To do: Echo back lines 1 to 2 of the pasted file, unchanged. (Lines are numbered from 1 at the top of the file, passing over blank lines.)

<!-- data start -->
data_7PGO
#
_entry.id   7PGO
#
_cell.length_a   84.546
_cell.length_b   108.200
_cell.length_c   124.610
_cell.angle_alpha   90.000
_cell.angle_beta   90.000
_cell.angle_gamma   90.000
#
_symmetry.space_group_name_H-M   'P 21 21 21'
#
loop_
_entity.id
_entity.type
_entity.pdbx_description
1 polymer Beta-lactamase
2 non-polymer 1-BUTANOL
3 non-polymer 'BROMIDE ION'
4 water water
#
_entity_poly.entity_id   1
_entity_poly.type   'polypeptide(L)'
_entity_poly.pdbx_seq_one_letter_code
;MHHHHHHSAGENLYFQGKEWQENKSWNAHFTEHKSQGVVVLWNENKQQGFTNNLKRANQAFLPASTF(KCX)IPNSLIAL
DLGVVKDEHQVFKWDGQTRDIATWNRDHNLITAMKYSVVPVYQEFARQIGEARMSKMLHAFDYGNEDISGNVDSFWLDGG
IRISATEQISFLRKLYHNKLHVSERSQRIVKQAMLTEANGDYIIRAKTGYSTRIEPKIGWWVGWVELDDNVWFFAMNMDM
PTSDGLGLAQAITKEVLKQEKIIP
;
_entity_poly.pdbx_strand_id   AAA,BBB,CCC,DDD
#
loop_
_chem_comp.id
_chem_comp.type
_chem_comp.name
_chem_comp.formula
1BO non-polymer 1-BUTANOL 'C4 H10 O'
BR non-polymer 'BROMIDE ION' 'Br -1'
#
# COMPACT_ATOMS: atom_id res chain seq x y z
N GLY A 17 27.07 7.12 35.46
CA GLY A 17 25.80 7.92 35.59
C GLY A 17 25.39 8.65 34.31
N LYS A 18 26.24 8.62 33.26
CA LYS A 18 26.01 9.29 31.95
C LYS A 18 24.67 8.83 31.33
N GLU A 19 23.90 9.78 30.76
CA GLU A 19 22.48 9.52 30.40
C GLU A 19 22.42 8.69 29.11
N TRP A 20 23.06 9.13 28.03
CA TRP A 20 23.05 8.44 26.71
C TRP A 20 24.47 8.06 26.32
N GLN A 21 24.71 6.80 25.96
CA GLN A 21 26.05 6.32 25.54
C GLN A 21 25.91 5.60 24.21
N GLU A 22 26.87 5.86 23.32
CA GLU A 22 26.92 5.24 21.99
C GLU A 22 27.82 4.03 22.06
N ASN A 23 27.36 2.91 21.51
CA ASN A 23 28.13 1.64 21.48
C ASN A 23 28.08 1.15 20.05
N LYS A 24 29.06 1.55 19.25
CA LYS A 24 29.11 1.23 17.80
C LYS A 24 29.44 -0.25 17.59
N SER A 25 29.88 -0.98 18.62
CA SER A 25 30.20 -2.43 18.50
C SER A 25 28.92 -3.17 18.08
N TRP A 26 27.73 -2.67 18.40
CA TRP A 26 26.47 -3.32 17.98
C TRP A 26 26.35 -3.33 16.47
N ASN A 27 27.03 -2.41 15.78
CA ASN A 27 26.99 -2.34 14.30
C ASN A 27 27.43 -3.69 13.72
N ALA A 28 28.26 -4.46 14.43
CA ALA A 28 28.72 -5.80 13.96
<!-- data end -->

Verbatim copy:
data_7PGO
#